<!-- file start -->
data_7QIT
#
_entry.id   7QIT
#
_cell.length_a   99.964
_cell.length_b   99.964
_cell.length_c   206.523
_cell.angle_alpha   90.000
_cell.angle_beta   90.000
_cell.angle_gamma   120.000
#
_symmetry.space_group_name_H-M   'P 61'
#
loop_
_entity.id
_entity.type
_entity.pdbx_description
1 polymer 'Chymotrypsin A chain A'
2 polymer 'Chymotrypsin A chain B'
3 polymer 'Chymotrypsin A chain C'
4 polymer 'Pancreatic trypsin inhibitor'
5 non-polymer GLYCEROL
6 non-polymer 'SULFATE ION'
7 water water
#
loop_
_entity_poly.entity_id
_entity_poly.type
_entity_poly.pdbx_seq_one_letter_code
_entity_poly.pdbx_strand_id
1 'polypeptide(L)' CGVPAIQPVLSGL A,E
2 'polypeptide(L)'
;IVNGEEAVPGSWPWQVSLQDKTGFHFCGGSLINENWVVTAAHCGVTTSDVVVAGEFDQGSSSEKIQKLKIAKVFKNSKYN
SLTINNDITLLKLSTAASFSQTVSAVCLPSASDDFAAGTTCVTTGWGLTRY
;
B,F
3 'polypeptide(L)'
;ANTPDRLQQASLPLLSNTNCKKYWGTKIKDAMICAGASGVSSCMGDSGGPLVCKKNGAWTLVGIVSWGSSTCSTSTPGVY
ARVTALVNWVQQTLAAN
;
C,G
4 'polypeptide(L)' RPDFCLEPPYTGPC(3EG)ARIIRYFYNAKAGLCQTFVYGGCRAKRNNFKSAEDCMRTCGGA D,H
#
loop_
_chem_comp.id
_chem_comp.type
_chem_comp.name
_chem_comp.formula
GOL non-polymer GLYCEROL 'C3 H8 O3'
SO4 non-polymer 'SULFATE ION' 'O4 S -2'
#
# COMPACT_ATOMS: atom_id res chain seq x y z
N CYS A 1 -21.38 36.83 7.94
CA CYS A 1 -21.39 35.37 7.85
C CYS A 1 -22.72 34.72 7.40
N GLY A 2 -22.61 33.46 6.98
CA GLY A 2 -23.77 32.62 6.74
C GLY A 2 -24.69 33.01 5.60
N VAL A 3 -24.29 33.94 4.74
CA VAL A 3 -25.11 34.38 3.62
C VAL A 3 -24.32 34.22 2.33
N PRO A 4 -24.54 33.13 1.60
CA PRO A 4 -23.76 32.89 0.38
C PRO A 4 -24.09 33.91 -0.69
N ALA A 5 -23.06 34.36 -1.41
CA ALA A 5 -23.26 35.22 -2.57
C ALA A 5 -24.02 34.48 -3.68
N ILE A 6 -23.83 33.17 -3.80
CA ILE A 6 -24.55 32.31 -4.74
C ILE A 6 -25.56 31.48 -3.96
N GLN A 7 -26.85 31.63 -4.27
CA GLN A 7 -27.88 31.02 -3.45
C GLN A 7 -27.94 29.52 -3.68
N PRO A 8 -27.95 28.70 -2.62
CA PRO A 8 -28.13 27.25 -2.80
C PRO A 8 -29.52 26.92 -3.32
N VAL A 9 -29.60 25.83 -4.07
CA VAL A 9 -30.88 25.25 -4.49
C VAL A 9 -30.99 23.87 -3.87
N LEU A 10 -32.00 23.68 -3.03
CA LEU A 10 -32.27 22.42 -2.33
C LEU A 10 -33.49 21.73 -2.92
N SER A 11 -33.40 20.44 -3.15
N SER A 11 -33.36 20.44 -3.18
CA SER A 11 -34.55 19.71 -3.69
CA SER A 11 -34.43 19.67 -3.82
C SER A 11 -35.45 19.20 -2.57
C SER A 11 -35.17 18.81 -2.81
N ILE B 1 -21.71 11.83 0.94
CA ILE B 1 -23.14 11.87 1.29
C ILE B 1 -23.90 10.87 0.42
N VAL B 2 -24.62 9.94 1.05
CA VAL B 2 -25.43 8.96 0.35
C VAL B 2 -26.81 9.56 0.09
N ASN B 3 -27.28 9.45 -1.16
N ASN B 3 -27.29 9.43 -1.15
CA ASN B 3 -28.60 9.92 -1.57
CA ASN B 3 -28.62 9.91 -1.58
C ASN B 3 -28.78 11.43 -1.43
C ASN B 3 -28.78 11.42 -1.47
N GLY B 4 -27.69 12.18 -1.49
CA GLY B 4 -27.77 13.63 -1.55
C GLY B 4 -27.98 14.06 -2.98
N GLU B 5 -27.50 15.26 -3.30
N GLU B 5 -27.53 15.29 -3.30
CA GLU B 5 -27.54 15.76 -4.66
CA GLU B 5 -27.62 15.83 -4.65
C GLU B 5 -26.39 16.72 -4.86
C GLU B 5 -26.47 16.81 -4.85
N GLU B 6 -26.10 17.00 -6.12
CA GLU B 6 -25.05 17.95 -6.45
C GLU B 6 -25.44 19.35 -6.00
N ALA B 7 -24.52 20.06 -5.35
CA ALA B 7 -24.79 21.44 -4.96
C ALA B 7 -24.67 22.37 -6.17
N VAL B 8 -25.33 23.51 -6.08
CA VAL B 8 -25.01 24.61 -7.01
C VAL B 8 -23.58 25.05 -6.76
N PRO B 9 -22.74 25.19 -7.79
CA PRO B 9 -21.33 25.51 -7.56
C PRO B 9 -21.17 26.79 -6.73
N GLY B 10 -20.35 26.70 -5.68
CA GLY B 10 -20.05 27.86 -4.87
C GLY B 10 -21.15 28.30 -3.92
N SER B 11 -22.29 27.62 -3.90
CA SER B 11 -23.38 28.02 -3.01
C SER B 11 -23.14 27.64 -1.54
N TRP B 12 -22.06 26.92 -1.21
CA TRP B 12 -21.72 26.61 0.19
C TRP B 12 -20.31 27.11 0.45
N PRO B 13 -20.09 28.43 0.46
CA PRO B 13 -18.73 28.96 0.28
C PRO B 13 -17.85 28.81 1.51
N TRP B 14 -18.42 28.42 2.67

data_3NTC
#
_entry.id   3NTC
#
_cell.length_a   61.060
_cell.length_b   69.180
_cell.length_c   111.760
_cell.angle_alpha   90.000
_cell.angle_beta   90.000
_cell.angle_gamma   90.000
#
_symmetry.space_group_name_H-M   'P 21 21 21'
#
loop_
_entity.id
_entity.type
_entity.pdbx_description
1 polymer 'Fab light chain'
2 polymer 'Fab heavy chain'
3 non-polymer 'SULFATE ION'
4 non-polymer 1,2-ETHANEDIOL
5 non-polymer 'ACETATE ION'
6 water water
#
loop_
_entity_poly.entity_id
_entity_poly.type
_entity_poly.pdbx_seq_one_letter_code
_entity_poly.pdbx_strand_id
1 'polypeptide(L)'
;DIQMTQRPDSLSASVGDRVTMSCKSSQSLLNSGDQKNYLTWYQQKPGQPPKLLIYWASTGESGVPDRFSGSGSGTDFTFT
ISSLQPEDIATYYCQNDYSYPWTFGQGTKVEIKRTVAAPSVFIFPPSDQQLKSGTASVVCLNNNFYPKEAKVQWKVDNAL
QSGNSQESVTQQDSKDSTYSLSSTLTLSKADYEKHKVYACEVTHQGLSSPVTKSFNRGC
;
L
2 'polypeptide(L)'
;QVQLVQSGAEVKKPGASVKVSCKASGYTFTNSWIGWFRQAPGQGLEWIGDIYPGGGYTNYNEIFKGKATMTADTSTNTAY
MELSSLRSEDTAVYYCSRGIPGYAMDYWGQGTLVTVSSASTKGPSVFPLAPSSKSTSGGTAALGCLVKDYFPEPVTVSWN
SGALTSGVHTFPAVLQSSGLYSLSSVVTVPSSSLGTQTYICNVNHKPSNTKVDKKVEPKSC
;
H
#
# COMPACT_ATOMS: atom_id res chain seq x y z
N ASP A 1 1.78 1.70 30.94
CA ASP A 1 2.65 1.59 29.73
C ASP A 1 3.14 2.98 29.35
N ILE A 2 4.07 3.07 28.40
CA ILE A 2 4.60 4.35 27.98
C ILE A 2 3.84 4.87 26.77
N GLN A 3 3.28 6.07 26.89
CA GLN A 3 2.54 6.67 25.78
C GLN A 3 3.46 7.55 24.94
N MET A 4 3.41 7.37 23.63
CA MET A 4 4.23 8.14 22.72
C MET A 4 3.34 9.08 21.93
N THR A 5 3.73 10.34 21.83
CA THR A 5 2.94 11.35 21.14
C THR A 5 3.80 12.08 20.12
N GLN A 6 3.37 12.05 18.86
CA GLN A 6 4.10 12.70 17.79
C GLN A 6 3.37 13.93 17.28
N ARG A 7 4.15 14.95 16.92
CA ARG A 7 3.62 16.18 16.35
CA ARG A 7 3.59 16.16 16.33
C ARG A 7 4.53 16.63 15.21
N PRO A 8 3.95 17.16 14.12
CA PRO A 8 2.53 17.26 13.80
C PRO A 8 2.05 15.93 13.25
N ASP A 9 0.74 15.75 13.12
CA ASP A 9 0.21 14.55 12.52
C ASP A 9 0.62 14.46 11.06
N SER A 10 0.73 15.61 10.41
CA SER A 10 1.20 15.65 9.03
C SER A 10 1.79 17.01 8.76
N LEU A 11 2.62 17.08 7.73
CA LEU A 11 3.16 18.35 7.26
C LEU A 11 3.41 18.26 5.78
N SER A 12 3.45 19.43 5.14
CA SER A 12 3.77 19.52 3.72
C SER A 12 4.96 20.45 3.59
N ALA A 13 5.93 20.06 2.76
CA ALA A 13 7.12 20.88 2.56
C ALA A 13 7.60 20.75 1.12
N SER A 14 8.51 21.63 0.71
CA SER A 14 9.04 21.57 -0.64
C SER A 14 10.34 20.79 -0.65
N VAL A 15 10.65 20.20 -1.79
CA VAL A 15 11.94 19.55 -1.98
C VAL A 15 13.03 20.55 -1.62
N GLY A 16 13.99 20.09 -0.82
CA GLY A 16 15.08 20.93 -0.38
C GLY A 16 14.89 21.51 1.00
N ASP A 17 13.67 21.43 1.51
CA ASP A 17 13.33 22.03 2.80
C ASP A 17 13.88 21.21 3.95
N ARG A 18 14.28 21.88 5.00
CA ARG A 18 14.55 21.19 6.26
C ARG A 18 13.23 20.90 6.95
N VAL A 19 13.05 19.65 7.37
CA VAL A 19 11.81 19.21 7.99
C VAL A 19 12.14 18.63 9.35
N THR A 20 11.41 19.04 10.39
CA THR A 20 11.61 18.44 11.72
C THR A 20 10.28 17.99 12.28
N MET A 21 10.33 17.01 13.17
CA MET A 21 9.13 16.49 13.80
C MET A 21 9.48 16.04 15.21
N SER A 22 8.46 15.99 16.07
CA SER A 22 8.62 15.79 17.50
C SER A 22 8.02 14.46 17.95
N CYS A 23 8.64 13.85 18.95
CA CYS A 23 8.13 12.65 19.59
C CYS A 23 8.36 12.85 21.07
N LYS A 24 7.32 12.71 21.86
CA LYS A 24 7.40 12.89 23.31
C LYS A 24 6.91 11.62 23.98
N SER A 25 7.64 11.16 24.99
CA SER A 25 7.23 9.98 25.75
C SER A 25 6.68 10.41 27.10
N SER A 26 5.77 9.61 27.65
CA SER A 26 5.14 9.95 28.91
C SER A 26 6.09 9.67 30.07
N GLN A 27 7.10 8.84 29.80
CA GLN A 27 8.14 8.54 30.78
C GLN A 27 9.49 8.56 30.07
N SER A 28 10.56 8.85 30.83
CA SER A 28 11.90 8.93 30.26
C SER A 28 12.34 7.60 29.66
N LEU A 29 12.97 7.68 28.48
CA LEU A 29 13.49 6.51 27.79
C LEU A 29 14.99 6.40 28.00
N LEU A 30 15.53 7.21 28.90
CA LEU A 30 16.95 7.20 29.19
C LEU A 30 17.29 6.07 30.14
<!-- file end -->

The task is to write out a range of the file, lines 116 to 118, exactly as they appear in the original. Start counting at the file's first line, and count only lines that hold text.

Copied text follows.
N VAL B 8 -25.33 23.51 -6.08
CA VAL B 8 -25.01 24.61 -7.01
C VAL B 8 -23.58 25.05 -6.76